Saturday, July 18, 2020
CENTRAL OREGON CASCADES – CENTRAL OREGON COAST - ii
Part 2 of 2 – the Coast
In the collection of North America’s great motorcycle routes, it’s a gift to find so many out here in the west – an even greater treat when one can experience two on the same trip. Oregon’s State Route 242 over McKenzie Pass is world class: great pavement, challenging curves, wonderful views and a bit of history both recent and Cenozoic. Tough to beat, unless...
...unless one can make it out to the Oregon section of US 101 which traces our Pacific shoreline.
Departing Camp Sherman, we descend Oregon Route 126 along the McKenzie River. Back at the pass, we’d learned that the heavy winter snowfall melts into a subterranean basin – the chunks of basaltic aa are too coarse to allow pond to form or streams to flow. Snow melt rests in that underground lake for “from three to ten years” until it filters out into either the Metolius or the McKenzie River.
OR 126 is a delightful series of rises and falls, curves and twists, campgrounds and tiny bergs. It is a wonderful experience on most summer non-weekend days.
Crossing the Willamette Valley at Springfield and Eugene is a complex chore involving traffic signals and turns at intersections that sneak up on the unexpecting – but the whole process only takes about twenty minutes. Soon we’re on the road to coastal Florence rising over the folded Coast Range and following the Siuslaw River to the sea.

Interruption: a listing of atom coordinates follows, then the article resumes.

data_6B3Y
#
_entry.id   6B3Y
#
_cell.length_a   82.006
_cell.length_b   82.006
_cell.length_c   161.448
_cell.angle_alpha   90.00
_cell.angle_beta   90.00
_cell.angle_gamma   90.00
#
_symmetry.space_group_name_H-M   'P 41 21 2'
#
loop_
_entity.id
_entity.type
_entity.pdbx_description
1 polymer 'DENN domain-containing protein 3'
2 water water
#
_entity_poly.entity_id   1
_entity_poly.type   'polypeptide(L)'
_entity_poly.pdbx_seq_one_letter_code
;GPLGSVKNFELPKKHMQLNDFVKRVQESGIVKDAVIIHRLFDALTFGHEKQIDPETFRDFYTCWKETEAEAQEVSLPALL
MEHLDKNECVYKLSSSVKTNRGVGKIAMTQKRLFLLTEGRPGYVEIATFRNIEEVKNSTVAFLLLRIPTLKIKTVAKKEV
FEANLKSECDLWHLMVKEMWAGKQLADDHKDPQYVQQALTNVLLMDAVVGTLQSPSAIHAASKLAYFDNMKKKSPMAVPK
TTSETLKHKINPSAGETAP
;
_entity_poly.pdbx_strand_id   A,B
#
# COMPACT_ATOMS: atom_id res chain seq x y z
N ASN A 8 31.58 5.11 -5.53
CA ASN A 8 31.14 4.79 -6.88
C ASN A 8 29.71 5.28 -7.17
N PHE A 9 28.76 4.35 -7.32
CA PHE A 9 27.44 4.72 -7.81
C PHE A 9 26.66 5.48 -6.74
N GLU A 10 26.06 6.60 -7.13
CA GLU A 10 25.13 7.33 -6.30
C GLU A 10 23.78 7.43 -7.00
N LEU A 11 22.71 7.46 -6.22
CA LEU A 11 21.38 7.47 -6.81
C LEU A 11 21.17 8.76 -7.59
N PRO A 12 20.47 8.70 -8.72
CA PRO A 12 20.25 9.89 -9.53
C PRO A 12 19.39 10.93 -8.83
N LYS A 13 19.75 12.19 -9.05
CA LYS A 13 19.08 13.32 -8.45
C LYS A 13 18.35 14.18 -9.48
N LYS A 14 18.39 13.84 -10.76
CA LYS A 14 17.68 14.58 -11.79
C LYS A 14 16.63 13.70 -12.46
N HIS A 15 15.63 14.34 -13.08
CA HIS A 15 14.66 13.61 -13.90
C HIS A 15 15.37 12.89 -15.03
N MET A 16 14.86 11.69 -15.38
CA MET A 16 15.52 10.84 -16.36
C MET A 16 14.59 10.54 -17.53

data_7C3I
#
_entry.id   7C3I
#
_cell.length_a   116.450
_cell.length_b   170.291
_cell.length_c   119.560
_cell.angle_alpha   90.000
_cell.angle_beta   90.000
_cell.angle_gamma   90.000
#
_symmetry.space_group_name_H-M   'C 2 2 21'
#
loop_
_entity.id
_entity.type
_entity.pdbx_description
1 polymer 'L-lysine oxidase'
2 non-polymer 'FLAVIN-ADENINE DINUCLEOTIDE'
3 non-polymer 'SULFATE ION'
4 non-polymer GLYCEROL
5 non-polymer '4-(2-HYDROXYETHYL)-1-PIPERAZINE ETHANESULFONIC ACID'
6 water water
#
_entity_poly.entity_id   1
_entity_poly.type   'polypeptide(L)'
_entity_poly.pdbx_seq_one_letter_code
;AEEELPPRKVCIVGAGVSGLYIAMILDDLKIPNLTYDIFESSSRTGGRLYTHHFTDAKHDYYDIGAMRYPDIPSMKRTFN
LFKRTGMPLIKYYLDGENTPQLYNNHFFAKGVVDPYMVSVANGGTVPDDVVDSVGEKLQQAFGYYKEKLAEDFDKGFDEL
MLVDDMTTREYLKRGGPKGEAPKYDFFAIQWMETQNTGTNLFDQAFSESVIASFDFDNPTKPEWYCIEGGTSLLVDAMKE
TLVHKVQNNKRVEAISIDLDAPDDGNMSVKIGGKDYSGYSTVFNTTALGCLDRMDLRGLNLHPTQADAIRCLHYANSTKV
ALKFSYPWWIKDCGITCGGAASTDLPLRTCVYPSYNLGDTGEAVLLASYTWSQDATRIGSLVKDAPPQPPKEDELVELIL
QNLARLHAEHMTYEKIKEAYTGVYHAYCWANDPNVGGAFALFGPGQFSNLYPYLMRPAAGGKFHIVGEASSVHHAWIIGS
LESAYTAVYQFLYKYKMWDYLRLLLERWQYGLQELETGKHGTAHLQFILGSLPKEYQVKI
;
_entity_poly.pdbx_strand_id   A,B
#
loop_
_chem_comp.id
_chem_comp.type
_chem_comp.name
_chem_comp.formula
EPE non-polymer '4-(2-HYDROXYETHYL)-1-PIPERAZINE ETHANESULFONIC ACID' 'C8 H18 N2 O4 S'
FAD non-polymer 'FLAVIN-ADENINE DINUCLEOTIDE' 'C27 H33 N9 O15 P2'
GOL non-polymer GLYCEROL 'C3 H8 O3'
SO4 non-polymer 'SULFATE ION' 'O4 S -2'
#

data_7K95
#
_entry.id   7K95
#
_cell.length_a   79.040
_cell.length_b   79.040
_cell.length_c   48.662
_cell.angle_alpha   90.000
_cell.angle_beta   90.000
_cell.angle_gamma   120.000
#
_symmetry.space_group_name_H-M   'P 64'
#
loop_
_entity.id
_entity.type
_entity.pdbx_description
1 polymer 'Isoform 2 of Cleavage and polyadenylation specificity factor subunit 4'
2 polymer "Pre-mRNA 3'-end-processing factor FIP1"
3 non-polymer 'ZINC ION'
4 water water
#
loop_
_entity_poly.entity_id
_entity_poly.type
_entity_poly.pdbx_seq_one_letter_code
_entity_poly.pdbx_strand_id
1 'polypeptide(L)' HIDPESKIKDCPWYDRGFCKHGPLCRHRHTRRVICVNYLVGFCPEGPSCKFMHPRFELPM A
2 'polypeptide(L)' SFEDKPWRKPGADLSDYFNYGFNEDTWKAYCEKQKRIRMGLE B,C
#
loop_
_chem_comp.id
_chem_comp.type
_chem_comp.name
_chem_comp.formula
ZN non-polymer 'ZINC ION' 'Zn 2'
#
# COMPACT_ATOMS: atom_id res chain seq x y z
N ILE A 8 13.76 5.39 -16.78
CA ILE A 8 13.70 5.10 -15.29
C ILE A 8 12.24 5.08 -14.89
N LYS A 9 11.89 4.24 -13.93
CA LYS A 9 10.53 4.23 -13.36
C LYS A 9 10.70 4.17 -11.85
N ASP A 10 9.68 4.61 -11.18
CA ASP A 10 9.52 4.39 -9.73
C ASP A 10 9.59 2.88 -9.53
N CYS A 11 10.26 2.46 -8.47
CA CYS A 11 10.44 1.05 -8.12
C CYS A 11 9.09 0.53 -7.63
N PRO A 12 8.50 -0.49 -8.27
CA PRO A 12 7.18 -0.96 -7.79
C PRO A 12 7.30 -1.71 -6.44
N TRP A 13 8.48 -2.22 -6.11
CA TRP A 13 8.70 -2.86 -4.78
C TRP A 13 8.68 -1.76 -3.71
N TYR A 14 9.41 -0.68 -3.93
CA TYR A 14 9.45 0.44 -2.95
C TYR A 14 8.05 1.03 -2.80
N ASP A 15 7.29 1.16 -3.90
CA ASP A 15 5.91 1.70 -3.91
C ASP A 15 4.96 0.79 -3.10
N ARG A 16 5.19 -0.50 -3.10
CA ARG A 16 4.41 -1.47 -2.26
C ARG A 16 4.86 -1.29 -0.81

Huge sand dunes separate US 101 from the ocean south of Florence, but with moderate traffic and a few glimpses to the west, the ride is entertaining. A masterful bridge crosses Coos Bay – certainly worth stopping for a photo – which I did not. Why? Why? WHY?
Mid-afternoon finds us arriving in Bandon, a coastal village with all those coastal village charms: a wharf, a lighthouse...
...a quaint downtown with plenty of eateries and a soundtrack of seagulls and sea waves.
The coastal prairie in these parts...
...gives way to large expanses of sand and not-so-distant sea stacks.
I call this picture “My Dancer.”
Within walking range of the Inn at Face Rock (a Best Western property) are several Oregon State Park vista points from which one might catch a shot of the setting sun.
The following morning I realize I didn’t get a photo of the namesake rock, so we seek out that particular view point.
See the tilted face looking skyward?
On the road, south of town, we arrive Port Orford and while 101 swings east, one is encouraged to keep going south because painted on the tarmac like something the road department wouldn’t do are the words: “Ocean View ahead.” I always succumb.
A great place to pause.
Further south, we enter a twelve mile stretch of protected coastline dedicated to the efforts of Oregon’s first director of state parks (and visionary, I’d opine): Samuel H Boardman.
Several scenic overlooks dot the roadside, each connected by a coastal trail. Each beckons.
We had hoped to stop at the Oregon Welcome Station and, with GPS in hand, hiking over to the 42nd parallel and the northwestern corner of California, but the pandemic had rendered the Welcome Center unwelcome...
We motor through California’s Smith Redwoods and on into Crescent City where the great Alaskan earthquake of ’64 and its resultant tidal wave - here some 1500 miles south - wiped out blocks and blocks of downtown. Now the area is an open space park where ravens and squirrels are happy to prance around and steal your picnic...
Late afternoon finds us in Eureka – a favored destination for an evening at the historic Eureka Inn and al fresco dinner on the wharf.
Tomorrow we’d be home savoring two great experiences on one grand trip.
Church of the Open Road Press